The city has one of the largest collections of historic buildings in Arkansas.
The National Baptist Hotel in Hot Springs was built in 1923 as the Woodmen of the Union Building. The hotel, bathhouse and performance venue became the center of African American culture in the city, hosting Negro League players and Black entertainers like Bill “Bojangles” Robinson.
The building, which was placed on the National Register of Historic Places in 1997, is one of the stops on a tour of Hot Springs Green Book sites featured in the latest installment of the Arkansas Historic Preservation Program’s Sandwiching in History series.
The Negro Motorist Green Book, created in 1936 by Harlem postman Victor Green, was a guide that helped African Americans travel the country safely during a time of Jim Crow laws and segregation. Hot Springs is one of a number of Arkansas cities included in the directory, but it’s unique because of how many of those places can be visited today.
“They were one of the best places to go dive into the subject matter,” says Scott Kaufman, director of the Arkansas Historic Preservation Program. “They still have a lot of their Green Book sites that are still there.”
In this month’s virtual tour, viewers can explore the Pleasant Street Historic District, which was one of the most prominent African American neighborhoods in Hot Springs. Properties in this area that were listed in the Green Book included hotels, tourist homes, a beauty school, restaurants and a loan company.
“Today the neighborhood houses the largest intact collection of buildings in the state that were listed in the Green Book during the ‘30s through the ‘60s,” said National Register Survey Historian Ralph Wilcox.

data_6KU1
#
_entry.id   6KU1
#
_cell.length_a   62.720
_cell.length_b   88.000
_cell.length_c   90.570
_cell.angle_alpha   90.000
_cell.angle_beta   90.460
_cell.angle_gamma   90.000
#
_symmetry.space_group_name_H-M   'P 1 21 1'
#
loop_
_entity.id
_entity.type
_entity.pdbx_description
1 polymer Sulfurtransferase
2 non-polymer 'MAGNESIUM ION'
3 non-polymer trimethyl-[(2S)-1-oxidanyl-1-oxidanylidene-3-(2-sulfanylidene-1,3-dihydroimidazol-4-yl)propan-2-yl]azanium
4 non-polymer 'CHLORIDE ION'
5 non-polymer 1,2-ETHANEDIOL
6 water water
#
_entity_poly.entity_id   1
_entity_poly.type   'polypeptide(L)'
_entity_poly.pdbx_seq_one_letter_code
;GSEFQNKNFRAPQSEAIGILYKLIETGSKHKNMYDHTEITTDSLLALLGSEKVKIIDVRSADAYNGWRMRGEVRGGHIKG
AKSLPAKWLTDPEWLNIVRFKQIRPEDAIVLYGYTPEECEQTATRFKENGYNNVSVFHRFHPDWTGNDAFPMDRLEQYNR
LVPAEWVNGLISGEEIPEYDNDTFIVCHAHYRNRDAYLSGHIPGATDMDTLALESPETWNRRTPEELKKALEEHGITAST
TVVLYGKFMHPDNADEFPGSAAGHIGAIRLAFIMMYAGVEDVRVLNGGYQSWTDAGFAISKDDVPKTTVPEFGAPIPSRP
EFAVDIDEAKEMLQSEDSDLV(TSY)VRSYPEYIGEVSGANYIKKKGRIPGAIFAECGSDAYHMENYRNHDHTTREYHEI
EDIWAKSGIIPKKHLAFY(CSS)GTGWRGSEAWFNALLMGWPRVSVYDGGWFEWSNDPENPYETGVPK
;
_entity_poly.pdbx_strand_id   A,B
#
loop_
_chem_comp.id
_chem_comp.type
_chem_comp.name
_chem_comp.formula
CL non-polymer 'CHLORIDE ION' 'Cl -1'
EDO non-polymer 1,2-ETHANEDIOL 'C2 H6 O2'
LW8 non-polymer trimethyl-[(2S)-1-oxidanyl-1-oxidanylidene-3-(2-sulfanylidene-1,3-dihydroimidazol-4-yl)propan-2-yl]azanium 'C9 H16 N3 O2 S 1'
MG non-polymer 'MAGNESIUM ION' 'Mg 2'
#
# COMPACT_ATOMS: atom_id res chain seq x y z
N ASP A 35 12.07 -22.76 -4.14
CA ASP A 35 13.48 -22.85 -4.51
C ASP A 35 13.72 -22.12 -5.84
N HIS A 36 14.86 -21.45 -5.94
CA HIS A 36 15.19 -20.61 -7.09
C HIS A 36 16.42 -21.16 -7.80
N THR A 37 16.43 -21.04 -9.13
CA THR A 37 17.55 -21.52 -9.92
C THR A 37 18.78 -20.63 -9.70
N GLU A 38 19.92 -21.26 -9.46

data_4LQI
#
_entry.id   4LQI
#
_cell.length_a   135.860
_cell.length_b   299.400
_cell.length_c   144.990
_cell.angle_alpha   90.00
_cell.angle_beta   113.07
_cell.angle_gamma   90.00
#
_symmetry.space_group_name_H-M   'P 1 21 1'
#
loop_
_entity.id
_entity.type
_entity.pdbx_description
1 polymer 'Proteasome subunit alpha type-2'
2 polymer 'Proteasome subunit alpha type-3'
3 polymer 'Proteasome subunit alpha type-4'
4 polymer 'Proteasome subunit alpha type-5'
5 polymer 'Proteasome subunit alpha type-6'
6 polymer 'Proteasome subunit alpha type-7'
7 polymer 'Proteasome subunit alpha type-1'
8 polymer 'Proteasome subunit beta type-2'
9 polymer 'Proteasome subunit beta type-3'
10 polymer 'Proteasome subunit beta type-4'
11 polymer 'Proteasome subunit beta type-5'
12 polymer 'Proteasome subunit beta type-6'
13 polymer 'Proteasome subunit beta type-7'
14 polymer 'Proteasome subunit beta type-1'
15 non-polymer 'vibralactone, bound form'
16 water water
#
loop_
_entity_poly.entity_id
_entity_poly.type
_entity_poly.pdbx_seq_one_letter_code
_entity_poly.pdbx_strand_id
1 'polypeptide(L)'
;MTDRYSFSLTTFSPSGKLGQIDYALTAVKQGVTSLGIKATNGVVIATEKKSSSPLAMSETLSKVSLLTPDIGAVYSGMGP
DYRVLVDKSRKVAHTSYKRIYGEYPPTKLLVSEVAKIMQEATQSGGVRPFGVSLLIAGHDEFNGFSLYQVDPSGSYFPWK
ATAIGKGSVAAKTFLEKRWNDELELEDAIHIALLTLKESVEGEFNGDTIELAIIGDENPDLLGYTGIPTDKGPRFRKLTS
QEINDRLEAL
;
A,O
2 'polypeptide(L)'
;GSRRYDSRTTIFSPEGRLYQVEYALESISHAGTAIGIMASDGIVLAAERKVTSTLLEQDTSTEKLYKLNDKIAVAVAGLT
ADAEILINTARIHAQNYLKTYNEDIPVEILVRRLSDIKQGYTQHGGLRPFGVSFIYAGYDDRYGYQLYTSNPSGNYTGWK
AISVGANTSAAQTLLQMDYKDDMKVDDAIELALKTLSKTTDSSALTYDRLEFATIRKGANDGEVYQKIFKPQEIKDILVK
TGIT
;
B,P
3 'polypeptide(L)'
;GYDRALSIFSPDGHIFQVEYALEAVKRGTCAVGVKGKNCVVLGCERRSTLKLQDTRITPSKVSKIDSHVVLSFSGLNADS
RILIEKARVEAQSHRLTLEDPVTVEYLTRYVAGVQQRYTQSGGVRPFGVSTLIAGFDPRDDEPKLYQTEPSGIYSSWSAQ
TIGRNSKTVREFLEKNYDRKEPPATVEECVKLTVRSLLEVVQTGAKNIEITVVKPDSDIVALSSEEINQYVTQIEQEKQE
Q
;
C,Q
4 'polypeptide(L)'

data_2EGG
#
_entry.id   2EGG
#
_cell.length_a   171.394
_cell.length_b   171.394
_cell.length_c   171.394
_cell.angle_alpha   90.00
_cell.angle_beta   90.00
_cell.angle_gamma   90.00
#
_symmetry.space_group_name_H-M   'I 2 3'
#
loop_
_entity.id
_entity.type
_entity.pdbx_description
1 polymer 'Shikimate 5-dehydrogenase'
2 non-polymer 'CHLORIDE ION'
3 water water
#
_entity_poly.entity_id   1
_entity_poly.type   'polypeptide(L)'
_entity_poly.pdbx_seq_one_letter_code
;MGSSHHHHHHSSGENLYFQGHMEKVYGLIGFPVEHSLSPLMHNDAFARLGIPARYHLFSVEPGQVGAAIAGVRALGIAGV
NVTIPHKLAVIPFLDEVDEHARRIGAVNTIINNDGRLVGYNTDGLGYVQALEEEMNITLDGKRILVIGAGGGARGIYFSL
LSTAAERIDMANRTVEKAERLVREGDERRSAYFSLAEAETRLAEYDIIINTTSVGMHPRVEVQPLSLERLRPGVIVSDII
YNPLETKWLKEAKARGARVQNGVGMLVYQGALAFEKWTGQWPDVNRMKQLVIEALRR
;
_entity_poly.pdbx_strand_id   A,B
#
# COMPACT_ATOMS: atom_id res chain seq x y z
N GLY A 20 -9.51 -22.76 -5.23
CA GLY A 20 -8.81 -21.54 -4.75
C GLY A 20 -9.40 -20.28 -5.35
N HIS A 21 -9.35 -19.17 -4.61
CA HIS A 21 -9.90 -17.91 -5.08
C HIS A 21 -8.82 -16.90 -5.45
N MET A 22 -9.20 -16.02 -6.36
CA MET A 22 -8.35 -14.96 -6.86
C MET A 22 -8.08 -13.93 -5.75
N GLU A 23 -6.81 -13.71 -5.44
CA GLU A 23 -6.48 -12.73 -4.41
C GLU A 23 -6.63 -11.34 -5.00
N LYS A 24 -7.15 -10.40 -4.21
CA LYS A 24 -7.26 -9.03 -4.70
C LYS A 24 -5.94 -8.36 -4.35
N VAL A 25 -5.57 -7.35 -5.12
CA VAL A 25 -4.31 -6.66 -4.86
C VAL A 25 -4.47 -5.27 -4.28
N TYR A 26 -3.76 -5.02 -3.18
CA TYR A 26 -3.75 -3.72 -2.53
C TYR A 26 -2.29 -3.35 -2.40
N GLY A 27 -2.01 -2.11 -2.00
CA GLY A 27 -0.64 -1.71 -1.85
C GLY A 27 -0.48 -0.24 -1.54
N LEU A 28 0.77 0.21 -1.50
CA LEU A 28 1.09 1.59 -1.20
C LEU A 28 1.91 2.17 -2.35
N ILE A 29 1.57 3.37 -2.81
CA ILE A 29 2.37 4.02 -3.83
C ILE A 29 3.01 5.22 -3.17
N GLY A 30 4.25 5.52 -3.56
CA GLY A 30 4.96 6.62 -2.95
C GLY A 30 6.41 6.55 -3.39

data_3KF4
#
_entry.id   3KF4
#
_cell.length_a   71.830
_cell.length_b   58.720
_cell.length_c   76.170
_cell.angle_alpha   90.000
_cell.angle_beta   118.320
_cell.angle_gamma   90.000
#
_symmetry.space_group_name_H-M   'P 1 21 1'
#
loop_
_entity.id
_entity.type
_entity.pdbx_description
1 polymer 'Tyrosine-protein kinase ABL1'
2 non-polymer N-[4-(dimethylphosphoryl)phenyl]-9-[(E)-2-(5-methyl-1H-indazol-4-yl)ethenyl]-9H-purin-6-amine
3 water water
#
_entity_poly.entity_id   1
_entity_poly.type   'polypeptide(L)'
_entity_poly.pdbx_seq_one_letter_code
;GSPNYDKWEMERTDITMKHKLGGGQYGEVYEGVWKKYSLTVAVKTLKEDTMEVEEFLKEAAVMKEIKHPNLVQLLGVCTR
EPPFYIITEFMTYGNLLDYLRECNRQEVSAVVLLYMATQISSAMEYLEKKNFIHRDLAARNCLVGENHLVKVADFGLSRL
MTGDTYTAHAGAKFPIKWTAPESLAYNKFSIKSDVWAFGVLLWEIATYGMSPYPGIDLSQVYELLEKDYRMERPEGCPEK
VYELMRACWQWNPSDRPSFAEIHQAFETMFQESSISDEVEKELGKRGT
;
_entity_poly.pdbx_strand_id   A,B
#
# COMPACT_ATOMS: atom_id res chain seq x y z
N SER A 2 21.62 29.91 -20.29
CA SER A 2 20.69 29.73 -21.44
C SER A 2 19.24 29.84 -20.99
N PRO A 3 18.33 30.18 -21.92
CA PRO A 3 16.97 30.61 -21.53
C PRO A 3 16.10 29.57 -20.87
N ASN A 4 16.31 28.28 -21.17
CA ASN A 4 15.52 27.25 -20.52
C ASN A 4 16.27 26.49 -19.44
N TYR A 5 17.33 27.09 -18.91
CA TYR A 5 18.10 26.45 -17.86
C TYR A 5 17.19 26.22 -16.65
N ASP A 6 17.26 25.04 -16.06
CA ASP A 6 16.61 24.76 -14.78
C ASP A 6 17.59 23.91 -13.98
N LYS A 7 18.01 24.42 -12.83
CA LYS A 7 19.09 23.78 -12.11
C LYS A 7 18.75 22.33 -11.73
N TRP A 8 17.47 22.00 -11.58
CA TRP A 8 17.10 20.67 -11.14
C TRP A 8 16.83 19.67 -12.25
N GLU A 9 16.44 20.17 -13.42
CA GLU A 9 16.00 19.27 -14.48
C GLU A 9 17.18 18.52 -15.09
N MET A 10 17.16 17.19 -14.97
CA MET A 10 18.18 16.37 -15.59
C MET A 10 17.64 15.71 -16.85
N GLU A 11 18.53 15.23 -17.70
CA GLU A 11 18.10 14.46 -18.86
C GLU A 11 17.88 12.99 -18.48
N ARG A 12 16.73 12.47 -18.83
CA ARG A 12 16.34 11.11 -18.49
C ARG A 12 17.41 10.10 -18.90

Wilcox has been researching Green Book sites for a few years and that combined with Mosaic Templars Cultural Center hosting a Green Book exhibit from the Smithsonian Institution Traveling Exhibition Service, inspired this month’s Sandwiching In History program, Kaufman says.
While the MTCC exhibition ends its stay in Little Rock Aug. 1, the Sandwiching in History video will remain available on the Arkansas Historic Preservation Program’s Facebook page and Youtube channel.
The monthly program used to be offered in person, but the pandemic prompted a switch to a virtual format. Kaufman was apprehensive about the change initially, but it has had its advantages.
For example, staff members previously focused on central Arkansas locations while hosting in-person tours due to travel and time constraints. Now that they’re producing videos, they have time to explore other parts of the state. Additionally, they can reach more people who can watch the videos at their convenience.
“The numbers just skyrocketed when we switched to virtual,” Kaufman says. “That was at the start of the pandemic too, but we’re still seeing really, really high numbers.”
Prior to the pandemic, Kaufman says 50 to 80 people would show up to the in-person sessions, but since moving the program online, their audience has grown to thousands of people. The plan is to continue presenting the program in a virtual format next year.
Sandwiching in History videos debut at noon the first Friday of the month on Facebook and YouTube. The remainder of the 2021 tours are:
Aug. 6 — Reed’s Bridge Battlefield Heritage Park (Jacksonville)
Sept. 3 — Historic Downtown Searcy
Oct. 1 — Mount Holly Cemetery (Downtown Little Rock)
Nov. 5 — Historic Argenta (North Little Rock)
Dec. 3 — Gibb-Altheimer House (Little Rock’s Quapaw Quarter)
Kaufman says they’re always looking for ideas of places to visit and you can email suggestions to firstname.lastname@example.org. To view this month’s Sandwiching in History video as well as past tours, visit the Arkansas Historic Preservation Program’s website.